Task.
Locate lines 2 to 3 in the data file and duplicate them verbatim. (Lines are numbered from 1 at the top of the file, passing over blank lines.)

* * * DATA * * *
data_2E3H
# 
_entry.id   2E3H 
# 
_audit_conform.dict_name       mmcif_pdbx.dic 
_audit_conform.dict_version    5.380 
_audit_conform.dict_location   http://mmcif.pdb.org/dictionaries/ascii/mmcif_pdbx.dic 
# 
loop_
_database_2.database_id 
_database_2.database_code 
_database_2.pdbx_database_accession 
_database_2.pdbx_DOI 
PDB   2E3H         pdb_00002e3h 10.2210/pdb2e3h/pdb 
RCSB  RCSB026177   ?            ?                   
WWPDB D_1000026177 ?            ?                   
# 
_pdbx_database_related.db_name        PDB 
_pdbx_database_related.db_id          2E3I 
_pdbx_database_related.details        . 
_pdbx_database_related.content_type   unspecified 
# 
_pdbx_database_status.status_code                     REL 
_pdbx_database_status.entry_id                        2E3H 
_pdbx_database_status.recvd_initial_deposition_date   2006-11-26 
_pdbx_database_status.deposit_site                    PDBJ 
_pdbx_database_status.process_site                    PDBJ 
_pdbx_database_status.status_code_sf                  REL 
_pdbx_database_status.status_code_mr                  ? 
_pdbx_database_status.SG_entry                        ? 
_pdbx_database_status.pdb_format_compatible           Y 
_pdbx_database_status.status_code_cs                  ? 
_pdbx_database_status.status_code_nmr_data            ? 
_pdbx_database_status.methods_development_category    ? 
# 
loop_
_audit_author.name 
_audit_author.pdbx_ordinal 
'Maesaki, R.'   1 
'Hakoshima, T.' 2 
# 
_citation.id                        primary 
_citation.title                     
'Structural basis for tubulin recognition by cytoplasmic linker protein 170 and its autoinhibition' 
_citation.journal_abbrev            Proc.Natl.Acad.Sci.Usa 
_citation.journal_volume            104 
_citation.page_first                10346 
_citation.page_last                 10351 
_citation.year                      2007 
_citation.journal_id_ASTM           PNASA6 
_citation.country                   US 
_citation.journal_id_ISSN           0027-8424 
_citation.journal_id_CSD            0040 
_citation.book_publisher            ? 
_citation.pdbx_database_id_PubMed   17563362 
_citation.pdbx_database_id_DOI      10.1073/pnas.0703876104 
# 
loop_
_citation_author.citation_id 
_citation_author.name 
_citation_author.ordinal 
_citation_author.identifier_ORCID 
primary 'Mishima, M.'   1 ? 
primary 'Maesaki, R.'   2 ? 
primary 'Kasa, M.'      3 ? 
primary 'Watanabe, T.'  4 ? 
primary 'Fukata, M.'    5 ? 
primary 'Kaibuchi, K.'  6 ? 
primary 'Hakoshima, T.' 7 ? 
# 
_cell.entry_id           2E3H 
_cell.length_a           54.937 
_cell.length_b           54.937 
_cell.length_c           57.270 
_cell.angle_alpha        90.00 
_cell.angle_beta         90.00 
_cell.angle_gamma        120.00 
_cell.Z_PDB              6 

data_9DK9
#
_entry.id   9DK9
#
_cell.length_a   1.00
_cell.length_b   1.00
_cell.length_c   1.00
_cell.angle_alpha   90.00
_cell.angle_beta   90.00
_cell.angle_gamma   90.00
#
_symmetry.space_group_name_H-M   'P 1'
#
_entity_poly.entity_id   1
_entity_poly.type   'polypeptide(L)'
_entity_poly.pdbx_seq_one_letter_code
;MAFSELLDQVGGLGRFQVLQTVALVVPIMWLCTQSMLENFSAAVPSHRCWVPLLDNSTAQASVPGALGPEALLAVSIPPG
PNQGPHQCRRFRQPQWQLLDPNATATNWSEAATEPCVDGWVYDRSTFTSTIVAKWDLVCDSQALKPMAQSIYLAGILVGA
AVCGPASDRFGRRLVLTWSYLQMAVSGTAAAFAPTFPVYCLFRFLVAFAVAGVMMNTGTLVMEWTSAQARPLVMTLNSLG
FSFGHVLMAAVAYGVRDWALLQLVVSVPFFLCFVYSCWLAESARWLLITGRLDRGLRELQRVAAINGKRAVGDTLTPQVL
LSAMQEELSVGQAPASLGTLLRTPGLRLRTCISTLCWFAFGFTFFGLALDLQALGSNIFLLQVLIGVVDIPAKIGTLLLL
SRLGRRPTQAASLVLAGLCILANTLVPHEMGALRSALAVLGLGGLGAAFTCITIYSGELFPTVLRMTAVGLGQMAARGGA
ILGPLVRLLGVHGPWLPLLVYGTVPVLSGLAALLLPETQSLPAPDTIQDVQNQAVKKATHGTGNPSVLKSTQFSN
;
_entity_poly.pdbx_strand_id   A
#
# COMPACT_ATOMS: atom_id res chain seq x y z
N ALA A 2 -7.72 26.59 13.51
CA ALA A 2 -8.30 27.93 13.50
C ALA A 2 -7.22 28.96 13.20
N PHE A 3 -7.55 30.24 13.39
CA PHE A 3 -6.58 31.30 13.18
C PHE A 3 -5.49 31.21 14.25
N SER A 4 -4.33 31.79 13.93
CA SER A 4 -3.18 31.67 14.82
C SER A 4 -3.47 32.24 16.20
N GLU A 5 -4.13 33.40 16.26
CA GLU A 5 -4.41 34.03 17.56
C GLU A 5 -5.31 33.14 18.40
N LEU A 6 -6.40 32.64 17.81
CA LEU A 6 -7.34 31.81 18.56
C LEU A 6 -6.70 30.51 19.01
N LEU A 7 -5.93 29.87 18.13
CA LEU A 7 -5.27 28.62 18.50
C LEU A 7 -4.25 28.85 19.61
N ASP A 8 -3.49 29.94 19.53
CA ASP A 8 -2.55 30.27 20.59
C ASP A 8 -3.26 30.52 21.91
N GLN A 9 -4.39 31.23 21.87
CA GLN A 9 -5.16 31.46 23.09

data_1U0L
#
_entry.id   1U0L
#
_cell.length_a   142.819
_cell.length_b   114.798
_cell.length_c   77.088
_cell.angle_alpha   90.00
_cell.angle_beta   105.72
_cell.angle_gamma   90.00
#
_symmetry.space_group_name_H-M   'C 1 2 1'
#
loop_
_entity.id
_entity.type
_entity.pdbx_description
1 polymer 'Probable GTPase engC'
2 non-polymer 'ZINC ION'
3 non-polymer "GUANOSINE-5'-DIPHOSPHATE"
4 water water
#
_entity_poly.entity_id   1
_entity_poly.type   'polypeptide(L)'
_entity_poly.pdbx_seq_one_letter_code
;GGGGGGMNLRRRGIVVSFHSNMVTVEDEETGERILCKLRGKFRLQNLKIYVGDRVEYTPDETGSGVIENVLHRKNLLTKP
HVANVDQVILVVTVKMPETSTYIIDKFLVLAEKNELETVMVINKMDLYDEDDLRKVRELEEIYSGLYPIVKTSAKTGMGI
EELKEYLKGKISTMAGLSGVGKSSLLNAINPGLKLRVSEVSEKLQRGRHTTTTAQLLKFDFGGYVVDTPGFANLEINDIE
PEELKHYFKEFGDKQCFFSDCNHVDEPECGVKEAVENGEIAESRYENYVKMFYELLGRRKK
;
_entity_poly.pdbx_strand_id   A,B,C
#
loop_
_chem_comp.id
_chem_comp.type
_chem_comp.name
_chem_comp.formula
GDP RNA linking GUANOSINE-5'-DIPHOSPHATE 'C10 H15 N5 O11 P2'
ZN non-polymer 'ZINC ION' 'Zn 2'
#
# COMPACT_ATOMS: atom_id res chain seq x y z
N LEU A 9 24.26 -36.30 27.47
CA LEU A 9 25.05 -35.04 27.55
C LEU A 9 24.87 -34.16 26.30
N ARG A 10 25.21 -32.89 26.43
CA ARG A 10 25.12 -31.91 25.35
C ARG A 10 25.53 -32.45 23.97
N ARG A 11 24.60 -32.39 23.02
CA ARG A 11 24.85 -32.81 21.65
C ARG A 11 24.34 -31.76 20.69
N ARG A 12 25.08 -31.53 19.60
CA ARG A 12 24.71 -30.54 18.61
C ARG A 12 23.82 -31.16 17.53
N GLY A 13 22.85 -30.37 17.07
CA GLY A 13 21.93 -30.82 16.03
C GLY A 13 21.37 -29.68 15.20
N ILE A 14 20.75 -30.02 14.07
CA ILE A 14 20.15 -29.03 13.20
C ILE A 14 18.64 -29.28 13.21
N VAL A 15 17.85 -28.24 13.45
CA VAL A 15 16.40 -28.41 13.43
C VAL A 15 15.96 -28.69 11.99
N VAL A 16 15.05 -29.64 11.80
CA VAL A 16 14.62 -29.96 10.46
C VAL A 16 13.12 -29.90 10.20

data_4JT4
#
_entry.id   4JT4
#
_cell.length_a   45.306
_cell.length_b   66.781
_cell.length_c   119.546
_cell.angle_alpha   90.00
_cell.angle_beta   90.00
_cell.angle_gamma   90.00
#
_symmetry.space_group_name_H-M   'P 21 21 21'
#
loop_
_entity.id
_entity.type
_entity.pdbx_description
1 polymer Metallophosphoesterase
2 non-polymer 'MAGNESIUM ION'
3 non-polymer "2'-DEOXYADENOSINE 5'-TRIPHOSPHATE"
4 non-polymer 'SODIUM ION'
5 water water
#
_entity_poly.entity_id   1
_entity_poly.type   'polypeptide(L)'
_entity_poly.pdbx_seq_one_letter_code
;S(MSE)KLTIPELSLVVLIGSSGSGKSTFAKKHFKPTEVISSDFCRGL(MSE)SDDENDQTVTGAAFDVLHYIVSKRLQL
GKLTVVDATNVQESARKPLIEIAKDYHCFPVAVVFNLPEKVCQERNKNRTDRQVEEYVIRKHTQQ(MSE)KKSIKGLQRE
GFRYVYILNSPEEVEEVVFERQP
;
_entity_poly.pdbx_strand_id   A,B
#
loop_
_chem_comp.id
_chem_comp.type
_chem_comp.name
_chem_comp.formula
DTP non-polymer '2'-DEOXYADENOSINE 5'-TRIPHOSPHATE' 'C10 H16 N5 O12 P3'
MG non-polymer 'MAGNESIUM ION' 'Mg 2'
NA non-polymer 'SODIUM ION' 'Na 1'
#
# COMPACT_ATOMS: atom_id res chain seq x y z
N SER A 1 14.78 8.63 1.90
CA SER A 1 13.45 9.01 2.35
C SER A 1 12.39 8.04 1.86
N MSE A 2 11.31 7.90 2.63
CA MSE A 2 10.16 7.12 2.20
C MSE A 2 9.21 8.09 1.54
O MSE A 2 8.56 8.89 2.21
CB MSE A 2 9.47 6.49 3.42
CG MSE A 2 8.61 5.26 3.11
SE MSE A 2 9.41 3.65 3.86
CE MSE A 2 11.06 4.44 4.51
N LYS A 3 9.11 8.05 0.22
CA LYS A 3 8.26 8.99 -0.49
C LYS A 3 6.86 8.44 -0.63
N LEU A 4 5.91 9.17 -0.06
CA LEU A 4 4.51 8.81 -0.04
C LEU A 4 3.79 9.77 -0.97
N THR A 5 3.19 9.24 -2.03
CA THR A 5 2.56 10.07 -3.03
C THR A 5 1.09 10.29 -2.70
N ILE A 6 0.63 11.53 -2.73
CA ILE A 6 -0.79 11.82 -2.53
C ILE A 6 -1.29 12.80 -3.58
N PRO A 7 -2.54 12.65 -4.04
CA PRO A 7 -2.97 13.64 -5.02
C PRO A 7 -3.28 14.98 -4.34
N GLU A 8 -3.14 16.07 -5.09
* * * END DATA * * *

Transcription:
# 
_entry.id   2E3H 